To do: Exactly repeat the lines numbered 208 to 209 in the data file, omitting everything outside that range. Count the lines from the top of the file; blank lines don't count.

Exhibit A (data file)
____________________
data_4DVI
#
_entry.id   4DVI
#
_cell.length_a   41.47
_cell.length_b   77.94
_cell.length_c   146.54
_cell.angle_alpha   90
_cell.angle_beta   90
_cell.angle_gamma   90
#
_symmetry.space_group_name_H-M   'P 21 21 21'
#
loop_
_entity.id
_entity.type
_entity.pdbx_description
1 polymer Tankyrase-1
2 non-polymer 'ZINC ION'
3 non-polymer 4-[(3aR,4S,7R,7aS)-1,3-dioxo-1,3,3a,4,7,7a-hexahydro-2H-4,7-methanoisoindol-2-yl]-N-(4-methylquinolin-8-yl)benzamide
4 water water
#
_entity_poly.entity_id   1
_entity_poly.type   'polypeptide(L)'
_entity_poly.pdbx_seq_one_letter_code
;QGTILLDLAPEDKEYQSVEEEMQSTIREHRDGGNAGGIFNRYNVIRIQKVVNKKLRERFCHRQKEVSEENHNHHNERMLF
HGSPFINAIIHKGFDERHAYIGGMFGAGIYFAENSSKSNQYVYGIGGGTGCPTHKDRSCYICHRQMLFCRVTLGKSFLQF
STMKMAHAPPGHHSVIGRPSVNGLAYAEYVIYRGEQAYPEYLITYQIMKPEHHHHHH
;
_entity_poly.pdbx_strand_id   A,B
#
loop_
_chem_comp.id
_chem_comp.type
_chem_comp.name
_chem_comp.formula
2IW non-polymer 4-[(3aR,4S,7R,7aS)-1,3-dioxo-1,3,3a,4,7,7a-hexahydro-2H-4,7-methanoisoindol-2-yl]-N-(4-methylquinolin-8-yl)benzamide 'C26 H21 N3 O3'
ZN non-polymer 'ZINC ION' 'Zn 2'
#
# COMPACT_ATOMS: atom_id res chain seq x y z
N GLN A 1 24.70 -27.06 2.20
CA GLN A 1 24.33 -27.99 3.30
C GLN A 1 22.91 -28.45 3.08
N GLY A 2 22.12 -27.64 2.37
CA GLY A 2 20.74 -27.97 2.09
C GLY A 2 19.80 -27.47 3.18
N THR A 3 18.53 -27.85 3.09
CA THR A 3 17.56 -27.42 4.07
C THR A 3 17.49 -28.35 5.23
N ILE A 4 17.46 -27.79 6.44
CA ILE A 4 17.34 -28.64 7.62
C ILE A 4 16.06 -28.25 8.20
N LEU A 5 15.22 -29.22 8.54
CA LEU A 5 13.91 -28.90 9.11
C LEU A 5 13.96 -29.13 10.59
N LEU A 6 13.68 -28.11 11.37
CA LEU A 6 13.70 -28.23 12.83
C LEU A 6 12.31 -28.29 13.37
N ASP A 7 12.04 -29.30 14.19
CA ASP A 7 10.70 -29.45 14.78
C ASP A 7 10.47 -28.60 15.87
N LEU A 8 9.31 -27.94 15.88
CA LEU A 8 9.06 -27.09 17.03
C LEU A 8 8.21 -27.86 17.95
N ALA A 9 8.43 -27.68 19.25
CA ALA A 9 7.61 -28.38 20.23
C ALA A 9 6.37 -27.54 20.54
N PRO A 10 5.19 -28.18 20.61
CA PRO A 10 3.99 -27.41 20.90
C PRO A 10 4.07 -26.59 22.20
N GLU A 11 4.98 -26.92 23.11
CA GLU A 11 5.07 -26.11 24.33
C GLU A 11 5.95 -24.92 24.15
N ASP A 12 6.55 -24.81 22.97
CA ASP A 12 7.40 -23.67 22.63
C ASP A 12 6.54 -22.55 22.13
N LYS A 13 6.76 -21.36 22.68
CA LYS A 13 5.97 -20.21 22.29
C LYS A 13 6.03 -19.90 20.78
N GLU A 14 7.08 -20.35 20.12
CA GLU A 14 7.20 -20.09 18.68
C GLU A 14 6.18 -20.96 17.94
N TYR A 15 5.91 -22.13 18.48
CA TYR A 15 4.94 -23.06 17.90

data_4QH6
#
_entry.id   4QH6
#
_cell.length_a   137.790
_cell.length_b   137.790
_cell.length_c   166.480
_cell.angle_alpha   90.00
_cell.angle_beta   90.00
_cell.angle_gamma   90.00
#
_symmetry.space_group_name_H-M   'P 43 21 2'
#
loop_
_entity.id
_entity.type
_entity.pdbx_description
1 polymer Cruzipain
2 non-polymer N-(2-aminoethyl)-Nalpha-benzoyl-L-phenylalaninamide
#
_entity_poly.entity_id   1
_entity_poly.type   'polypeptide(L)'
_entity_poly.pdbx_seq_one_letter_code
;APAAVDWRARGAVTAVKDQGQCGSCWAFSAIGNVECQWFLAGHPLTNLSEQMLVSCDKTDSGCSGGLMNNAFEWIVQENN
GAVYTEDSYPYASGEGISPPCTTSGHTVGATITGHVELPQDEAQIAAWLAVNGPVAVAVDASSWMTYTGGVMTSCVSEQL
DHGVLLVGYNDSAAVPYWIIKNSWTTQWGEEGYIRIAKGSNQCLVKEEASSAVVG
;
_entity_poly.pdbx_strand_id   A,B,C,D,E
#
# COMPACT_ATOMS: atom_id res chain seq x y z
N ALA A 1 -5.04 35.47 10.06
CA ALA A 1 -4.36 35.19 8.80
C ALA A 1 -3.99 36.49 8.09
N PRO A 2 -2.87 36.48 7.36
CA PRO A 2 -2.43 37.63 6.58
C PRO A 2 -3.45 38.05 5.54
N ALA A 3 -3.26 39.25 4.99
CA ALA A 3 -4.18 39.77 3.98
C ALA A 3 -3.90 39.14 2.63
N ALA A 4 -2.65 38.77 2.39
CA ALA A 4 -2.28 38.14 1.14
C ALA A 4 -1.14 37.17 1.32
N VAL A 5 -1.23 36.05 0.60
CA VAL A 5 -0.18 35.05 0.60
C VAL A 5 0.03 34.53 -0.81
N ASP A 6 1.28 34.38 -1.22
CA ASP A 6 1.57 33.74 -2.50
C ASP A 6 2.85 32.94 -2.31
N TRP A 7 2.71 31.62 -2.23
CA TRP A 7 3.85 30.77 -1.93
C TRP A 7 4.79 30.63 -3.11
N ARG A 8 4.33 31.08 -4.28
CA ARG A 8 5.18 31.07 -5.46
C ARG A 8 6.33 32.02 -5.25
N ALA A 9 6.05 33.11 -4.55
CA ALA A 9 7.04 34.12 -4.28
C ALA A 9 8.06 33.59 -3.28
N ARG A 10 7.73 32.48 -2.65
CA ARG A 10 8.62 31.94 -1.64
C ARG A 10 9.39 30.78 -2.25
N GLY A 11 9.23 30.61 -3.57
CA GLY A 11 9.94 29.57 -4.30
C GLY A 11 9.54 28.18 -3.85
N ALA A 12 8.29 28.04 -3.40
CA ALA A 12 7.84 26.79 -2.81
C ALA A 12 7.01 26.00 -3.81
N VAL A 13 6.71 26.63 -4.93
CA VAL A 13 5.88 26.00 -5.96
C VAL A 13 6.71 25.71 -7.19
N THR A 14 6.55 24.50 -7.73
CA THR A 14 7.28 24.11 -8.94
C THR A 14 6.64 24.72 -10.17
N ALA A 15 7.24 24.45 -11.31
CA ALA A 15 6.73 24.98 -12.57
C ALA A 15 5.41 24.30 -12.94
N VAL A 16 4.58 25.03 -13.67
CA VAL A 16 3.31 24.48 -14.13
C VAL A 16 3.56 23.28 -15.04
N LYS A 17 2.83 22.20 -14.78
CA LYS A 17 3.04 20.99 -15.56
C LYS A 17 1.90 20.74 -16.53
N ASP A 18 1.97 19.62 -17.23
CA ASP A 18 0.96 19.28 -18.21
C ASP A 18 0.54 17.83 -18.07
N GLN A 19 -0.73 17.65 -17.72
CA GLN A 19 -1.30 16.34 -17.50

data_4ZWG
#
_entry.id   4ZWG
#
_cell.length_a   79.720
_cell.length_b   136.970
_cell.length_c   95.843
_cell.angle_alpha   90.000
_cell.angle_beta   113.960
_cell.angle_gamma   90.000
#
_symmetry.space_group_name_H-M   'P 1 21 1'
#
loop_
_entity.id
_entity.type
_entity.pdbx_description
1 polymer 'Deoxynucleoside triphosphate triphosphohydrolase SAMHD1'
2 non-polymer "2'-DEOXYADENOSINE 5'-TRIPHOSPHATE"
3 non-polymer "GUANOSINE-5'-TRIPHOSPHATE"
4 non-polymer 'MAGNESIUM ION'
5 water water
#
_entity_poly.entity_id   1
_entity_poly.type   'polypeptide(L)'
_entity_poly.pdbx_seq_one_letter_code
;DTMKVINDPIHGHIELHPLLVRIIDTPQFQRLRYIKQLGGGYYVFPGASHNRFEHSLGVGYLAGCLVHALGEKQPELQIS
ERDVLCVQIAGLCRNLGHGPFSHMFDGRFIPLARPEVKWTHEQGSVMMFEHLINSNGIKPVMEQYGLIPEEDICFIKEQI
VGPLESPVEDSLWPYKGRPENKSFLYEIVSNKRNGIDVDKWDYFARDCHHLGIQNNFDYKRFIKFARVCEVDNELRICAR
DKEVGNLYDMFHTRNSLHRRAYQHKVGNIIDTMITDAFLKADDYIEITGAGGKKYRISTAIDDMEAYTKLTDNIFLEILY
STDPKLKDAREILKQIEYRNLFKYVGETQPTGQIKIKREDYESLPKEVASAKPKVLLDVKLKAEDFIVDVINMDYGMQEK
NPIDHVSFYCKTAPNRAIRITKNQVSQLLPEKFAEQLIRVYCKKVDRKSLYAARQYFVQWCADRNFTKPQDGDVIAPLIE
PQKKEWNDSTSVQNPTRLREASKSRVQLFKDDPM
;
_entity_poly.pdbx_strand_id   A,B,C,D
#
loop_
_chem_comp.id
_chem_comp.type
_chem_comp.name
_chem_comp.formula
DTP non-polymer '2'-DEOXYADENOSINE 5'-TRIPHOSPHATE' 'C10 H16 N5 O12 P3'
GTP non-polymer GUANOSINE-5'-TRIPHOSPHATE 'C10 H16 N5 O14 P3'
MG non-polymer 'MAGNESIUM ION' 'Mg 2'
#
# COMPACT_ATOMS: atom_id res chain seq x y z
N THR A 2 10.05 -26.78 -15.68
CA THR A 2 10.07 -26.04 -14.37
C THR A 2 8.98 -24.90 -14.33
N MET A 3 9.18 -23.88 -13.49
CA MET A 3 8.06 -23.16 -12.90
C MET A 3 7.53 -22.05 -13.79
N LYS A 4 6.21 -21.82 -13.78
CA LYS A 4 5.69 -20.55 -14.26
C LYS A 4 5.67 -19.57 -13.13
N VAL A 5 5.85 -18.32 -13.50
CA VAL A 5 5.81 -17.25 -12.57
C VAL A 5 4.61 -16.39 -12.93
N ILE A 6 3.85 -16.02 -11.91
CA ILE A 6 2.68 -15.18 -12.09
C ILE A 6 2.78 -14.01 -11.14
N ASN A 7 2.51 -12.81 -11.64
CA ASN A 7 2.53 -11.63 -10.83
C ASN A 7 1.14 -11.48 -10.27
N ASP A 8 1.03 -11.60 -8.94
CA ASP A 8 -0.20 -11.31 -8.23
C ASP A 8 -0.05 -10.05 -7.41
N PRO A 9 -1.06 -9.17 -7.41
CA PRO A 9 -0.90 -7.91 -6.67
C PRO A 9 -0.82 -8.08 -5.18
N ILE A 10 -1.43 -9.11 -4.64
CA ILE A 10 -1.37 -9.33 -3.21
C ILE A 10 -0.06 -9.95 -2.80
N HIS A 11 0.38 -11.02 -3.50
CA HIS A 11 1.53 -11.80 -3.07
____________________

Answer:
_chem_comp.id
_chem_comp.type